It is almost 35 years since the first man walked on the moon. I remember the event not simply for its historical significance but because of the stir it caused in our church.
As I recall it, the people at NASA, without consulting Baptists and other like groups, scheduled the lunar landing sometime between 7:30 and 8:30 p.m. on Sunday evening (Central Standard Time). This meant the moment of touchdown would occur during our Sunday evening church service. How insensitive!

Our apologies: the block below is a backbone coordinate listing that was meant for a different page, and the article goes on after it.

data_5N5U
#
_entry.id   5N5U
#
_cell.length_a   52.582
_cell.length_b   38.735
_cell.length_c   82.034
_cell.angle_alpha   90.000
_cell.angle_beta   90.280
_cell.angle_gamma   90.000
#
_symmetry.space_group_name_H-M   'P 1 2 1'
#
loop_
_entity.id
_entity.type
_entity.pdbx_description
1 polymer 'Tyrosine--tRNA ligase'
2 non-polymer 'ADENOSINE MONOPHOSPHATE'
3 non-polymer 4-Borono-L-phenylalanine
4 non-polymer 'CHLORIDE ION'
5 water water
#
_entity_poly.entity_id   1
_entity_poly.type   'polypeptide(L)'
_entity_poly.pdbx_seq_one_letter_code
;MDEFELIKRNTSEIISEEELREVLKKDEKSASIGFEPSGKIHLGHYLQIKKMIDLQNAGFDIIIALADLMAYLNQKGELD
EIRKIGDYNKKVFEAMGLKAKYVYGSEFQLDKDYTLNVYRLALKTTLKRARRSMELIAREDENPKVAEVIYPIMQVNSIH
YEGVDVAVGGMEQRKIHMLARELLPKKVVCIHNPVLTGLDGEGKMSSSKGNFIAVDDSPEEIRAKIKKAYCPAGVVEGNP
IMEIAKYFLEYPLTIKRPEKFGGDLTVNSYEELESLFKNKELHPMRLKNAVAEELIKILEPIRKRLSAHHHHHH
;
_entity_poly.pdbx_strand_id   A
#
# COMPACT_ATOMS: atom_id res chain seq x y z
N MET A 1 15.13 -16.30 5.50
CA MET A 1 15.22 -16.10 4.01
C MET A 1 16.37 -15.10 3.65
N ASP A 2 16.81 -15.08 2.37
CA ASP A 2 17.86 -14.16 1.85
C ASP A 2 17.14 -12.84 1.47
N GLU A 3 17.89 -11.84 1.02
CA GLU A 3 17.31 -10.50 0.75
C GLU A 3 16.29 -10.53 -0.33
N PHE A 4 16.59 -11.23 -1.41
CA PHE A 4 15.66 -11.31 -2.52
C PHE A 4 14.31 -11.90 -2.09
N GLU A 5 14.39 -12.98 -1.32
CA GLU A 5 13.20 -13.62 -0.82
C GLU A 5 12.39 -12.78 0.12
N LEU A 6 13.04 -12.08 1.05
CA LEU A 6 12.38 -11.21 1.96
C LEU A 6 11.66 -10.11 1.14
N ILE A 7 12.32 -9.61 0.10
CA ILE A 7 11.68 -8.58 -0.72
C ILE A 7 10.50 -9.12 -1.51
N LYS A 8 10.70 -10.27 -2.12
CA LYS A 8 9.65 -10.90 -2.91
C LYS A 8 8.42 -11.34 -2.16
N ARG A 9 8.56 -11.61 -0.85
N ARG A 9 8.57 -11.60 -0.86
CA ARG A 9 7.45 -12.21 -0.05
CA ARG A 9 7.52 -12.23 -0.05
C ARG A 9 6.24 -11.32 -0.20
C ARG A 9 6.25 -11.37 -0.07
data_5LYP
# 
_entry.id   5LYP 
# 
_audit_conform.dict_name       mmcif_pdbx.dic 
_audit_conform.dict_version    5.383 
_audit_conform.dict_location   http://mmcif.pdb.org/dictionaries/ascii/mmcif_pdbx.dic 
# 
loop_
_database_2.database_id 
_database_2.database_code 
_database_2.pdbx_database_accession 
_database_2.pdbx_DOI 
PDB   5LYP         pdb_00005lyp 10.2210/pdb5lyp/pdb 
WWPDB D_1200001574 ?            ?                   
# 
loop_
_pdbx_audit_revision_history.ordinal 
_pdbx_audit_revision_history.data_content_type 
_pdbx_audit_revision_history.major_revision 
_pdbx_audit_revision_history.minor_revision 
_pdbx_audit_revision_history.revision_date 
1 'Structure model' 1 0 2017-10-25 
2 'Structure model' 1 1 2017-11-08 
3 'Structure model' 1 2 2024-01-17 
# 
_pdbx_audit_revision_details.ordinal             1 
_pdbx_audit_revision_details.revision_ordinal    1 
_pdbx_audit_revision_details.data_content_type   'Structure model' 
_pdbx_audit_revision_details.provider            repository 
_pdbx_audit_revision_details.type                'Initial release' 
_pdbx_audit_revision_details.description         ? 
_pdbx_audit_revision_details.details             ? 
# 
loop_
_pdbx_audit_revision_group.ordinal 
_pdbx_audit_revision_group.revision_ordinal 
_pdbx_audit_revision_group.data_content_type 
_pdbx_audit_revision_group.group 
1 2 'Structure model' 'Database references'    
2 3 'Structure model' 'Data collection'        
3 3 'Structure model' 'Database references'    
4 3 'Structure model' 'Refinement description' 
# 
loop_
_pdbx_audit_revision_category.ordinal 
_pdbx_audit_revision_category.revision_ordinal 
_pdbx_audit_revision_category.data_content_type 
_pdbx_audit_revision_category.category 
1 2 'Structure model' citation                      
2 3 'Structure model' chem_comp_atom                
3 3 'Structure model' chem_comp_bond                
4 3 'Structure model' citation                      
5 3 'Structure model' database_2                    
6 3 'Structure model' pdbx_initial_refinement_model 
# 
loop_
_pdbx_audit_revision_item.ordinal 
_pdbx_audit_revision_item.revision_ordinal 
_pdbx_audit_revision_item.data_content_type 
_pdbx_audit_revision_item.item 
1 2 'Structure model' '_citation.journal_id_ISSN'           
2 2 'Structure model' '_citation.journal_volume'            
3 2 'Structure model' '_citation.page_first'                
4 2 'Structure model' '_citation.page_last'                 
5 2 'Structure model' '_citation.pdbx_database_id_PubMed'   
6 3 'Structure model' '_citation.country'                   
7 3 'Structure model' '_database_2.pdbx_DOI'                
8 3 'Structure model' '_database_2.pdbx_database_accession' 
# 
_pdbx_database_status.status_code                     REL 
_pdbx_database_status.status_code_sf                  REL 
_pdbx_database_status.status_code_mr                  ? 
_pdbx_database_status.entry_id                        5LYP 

Most Methodists, Presbyterians, and Episcopalians then (and perhaps most churches today) could not appreciate why a scheduling conflict between a Sunday evening service and a history-altering event like landing on the moon could be a problem. But for us back then, it was a crisis, and the moment called for innovative leadership.
Pondering the situation, I got excited over the opportunity for a risky adventure in relevance and friendship evangelism, hot words in those days. We would all invite neighbors and friends into our ...1